Elizabeth Hodgson cares deeply about the world around her. Whether she's founding a second grade "Save the Earth" Club, building homes with Habitat for Humanity, or feeding hungry children through The Kind Mouse
, Elizabeth feels a strong duty to care for the overlooked and underserved. For that reason, the aspiring doctor was drawn to the Honors Medical Scholars program at FSU, a highly selective pre-med track that allows undergraduates access to the FSU College of Medicine community.
"The FSU medical school's mission is to help underserved populations," she explains. Elizabeth frequently seeks out opportunities to help the neediest among her community. For the past two years, she's been actively involved with The Kind Mouse, a local nonprofit that helps to feed chronically hungry children in the St. Petersburg area. "After learning the realities of some kids like me not having enough to eat, I knew I had to do something," she reflects.
Elizabeth's work with The Kind Mouse began simply with packing food for weekend snack bags. "It was relaxing," Elizabeth laughs, "I like organizing things!" Beyond sorting and packing food, Elizabeth became a part of the Mice Intern Program, a student leadership and advocacy group.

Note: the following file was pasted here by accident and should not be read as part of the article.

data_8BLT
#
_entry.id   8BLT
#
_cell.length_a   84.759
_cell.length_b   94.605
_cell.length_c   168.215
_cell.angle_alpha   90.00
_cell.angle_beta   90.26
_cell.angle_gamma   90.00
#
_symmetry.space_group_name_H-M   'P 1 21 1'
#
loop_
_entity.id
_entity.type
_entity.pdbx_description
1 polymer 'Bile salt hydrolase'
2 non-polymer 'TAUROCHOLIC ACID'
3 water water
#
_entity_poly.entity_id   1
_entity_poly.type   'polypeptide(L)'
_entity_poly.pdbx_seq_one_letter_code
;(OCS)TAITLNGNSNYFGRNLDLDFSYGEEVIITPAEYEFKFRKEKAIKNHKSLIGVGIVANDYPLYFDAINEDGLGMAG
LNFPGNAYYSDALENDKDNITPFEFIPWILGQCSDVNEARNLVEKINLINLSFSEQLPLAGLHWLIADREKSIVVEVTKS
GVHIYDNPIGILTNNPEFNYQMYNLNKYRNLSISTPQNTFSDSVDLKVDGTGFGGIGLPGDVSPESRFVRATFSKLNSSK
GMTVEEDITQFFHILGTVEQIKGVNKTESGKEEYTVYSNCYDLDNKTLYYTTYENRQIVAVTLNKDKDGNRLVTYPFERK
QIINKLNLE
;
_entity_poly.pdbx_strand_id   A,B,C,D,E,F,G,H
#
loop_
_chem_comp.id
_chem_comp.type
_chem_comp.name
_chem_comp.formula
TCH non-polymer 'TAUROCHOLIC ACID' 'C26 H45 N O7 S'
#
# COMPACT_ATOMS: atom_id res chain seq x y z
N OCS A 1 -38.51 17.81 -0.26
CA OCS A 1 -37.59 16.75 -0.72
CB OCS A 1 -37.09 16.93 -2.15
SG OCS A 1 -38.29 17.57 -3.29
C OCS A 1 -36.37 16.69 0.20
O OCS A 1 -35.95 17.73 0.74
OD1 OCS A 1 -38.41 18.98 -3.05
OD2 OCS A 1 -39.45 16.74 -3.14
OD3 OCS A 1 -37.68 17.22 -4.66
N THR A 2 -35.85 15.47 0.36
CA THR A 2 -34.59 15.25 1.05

"In addition to hosting food drives and raising awareness, we learned how nonprofits operate, brainstormed ideas to improve our fundraisers, and mentored the younger volunteers in the Mice in Training program."
The Kind Mouse founder and CEO Gina Wilkins says, "Elizabeth is always the first to volunteer for a project and is never afraid to tackle a new task. She is a forward thinker and strives to make the lives of the less fortunate more comfortable." Elizabeth's work with The Kind Mouse earned her a People of Distinction Humanitarian Award and a nomination for a WEDU Be More Rising Star Award.
As President of the Mice Interns, Elizabeth ran her own board meetings and represented The Kind Mouse at various community events, where she'd often make remarks on behalf of the organization.
Characteristically quiet and soft-spoken, Elizabeth credits her time in Jake Seymour's English class with giving her the skills and confidence to speak in public.
"I used to be terrible at public speaking," she admits. "It was really through Mr. Seymour's class - part of his class is public speaking - that I became more comfortable with it." Not only did she become comfortable, but she became confident to take the risk of assuming leadership roles.
"I ran for leadership in Interact, in Pre-Med Club, and at The Kind Mouse." Determined to push herself out of her comfort zone, Elizabeth has been pleased to find that public speaking becomes easier for her with each opportunity.